A: A bigger issue is generally humidity, not heat. I would check the product recommendations and compare them with where you live.

My hardwood is glued directly to concrete, no vapor barrier

Q: If my hardwood floors were installed poorly…. My hardwood is glued directly to concrete, no vapor barrier, and there is no 1/2″ gap between floor and wall. How much moisture is needed to cause cupping, or worse, buckling?

A: If the moisture in the floor or coming up through the concrete is higher than the moisture content in the flooring when it was installed, it will impact the floor. That is why there are products and procedures to block or retard moisture movement, so it doesn’t hit the wood floor in one continuous stream.

Wood floor pops in winter

Q: We had engineered oak hardwood glued down to our concrete subfloor in the lower level of our back split. It was done by a flooring company. They said the glue would allow the wood to float. It has been in 3 years and the only problem is that in the winter there are certain parts of the floor that pop when you walk on them. It is not in all areas and only happens in the winter. During the warmer months I don’t notice any play in the floor. The edges of the strips are not buckling. Are wood floor pops something that we should worry about?

A: If it has been down 3 years without buckling, I wouldn’t start to worry prematurely. It might be that there was a bit of a recession in that spot that makes the noise and there wasn’t a good grab between the adhesive and flooring. I would try to keep the RH in the home between 35-40% in winter.

Wood floors drying out the air?

Q: Our landlord just installed new oak floors in several rooms. They are beautiful. But ever since their installation, we have VERY dry air in the house and cannot get past the choking feeling in the air, despite running a humidifier as much as possible. How long will this last (it’s awful during this flu season)? Any recommendations to help the floor to “settle in”?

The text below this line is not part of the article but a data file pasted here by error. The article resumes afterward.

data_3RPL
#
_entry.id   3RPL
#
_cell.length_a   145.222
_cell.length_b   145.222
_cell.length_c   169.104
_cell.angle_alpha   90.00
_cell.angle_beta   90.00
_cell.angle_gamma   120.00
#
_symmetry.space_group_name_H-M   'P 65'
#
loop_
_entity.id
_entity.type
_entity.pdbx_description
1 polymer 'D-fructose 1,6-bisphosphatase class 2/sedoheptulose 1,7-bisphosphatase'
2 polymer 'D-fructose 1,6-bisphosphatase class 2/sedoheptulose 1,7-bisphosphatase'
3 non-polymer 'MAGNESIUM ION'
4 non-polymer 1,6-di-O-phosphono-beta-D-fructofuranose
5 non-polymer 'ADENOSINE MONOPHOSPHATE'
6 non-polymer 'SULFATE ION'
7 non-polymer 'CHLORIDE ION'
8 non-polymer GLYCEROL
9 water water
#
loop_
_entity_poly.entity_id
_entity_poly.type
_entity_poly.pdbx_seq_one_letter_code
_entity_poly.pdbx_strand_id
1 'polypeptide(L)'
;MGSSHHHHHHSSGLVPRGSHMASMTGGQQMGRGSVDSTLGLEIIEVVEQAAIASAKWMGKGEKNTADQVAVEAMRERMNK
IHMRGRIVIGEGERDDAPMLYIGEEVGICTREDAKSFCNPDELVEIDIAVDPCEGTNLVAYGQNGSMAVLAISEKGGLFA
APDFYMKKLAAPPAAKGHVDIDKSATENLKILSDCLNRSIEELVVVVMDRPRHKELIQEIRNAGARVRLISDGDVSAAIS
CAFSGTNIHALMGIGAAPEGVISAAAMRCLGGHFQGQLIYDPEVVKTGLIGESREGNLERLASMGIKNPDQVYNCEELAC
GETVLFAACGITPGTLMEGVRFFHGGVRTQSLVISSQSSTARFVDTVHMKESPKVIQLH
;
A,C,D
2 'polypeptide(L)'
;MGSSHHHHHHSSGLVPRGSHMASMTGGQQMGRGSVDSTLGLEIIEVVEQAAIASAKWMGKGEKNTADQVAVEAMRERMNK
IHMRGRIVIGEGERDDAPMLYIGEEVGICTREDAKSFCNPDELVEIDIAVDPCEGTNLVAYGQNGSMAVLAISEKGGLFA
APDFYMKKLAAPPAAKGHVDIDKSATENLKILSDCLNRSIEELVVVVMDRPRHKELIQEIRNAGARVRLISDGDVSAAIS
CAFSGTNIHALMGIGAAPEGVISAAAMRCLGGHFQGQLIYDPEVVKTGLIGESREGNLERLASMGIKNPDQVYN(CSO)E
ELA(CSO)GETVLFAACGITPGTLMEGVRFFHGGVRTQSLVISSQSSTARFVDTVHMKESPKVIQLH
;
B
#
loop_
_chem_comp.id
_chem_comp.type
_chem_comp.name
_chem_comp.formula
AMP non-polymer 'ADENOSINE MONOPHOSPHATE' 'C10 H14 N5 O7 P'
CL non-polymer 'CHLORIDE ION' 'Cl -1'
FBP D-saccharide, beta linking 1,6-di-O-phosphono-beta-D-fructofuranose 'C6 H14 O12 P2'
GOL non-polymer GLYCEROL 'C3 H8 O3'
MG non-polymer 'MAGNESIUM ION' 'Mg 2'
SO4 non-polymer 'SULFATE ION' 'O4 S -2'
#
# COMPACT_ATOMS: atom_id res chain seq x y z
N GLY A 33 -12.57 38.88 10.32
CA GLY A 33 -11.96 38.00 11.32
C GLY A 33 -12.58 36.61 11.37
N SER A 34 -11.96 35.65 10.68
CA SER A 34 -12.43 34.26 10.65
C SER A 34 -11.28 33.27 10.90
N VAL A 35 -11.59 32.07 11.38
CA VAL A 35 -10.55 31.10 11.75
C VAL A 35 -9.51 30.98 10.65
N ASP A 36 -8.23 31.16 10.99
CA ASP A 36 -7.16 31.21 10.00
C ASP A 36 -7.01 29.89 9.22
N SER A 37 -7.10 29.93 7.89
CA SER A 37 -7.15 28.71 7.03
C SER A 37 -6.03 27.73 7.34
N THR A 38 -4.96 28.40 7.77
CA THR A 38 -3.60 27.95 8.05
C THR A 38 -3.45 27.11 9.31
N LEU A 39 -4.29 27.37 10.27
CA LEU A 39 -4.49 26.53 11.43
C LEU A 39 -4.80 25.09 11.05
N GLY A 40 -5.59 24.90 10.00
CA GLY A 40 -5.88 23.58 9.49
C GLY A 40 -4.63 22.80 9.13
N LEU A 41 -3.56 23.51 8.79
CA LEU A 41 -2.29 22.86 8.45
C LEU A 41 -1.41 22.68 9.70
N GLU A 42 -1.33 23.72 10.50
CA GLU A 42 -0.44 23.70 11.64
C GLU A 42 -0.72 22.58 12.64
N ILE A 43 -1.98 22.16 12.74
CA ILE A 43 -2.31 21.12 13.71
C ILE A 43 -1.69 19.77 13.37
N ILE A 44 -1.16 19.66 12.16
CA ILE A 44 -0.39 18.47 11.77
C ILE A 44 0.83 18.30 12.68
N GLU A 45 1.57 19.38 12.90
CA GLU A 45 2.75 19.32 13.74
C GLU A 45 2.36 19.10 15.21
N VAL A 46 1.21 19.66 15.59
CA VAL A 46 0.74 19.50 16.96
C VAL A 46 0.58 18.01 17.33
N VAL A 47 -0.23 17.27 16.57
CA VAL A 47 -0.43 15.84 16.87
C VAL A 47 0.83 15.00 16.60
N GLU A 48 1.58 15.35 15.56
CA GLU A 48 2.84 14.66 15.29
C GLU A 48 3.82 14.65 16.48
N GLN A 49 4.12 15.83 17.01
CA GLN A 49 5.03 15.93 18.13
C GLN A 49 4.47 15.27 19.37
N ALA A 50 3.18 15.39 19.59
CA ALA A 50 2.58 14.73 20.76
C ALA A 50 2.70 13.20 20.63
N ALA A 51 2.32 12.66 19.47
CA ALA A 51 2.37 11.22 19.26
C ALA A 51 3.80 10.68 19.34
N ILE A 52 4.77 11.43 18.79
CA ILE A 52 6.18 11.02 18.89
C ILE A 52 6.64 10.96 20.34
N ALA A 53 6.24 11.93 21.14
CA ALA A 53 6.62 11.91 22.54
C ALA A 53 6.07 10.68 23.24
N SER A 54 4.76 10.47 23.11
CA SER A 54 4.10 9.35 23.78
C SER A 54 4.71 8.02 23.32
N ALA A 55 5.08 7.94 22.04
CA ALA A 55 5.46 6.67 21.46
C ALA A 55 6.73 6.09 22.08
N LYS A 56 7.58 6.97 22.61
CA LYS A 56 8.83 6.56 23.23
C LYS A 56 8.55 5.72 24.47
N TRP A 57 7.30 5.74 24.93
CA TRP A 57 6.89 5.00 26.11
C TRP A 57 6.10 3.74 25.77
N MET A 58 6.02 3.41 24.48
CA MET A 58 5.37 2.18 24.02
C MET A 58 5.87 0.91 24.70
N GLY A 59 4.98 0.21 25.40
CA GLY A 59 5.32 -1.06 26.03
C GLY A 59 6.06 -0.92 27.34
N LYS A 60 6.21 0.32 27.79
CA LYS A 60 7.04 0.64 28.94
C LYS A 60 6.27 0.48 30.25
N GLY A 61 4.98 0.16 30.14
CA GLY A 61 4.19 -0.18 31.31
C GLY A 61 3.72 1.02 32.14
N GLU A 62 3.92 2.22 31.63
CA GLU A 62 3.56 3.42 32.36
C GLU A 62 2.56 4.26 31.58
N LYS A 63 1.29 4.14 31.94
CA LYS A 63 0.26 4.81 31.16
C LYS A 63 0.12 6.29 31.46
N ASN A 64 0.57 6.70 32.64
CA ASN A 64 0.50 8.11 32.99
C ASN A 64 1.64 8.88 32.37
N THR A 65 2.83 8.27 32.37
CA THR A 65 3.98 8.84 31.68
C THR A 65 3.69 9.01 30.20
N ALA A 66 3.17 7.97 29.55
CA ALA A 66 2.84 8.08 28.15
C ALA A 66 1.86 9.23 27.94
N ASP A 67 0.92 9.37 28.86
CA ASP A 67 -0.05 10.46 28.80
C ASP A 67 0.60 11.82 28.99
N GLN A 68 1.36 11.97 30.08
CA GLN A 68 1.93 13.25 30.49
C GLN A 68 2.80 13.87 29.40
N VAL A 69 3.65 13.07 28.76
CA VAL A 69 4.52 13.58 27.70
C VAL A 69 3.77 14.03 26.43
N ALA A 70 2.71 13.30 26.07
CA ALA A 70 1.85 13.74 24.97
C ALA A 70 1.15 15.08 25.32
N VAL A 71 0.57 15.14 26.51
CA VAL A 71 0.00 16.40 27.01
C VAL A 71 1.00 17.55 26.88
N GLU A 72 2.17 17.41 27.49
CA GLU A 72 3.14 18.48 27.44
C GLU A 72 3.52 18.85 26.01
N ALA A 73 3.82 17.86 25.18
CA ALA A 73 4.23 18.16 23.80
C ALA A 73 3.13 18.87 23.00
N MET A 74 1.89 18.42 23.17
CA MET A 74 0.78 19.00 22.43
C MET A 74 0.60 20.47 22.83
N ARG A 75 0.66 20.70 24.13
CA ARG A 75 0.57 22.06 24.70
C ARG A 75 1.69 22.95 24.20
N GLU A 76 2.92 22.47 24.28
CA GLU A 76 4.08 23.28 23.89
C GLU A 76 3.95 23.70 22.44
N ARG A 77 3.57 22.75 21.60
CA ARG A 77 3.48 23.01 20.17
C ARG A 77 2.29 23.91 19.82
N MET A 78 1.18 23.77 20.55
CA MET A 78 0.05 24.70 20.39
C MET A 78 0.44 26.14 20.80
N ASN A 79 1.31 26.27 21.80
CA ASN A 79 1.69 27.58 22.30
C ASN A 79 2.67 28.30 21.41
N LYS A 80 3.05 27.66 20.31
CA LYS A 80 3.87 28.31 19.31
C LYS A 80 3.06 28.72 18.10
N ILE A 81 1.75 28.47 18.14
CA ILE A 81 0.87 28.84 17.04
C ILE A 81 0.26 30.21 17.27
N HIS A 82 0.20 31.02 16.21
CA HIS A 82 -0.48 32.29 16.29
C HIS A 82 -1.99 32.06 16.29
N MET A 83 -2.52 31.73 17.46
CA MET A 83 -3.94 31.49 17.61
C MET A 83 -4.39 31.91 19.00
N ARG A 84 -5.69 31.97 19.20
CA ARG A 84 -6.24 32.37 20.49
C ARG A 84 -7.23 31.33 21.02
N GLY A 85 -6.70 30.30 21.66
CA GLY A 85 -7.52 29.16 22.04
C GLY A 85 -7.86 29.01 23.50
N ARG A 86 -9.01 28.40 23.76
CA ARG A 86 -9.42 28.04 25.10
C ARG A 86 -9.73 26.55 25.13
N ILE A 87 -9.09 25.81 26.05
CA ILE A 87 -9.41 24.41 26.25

A: The floors have absolutely nothing to do with causing dry air in your house. I will say that very dry air can cause excessive shrinking in the boards, especially so if the cause is seasonal and you have hot water radiators. Adding humidity is a good idea.

Bamboo gaps?

Q: About 3 months ago I had bamboo installed in my second story bedroom over a plywood subfloor. Unfortunately, after a month of being installed 6 gaps opened ranging in size from 1/16″ – 1/8″! Prior to installation I unpackaged the wood, stacked it crisscross, and let it acclimate for about a day and half (I thought I was playing it safe). Then a cold dry spell hit right after Christmas, accompanied by some strong wind that gently shook the second story. Before I knew it, I began to hear loud CRACK noises as the wood contracted and pulled itself into new positions. The installer used the “hidden nails method” and also put wood glue in between the slots, so I suspect the cracking was the sound of the wood glue seals being broken.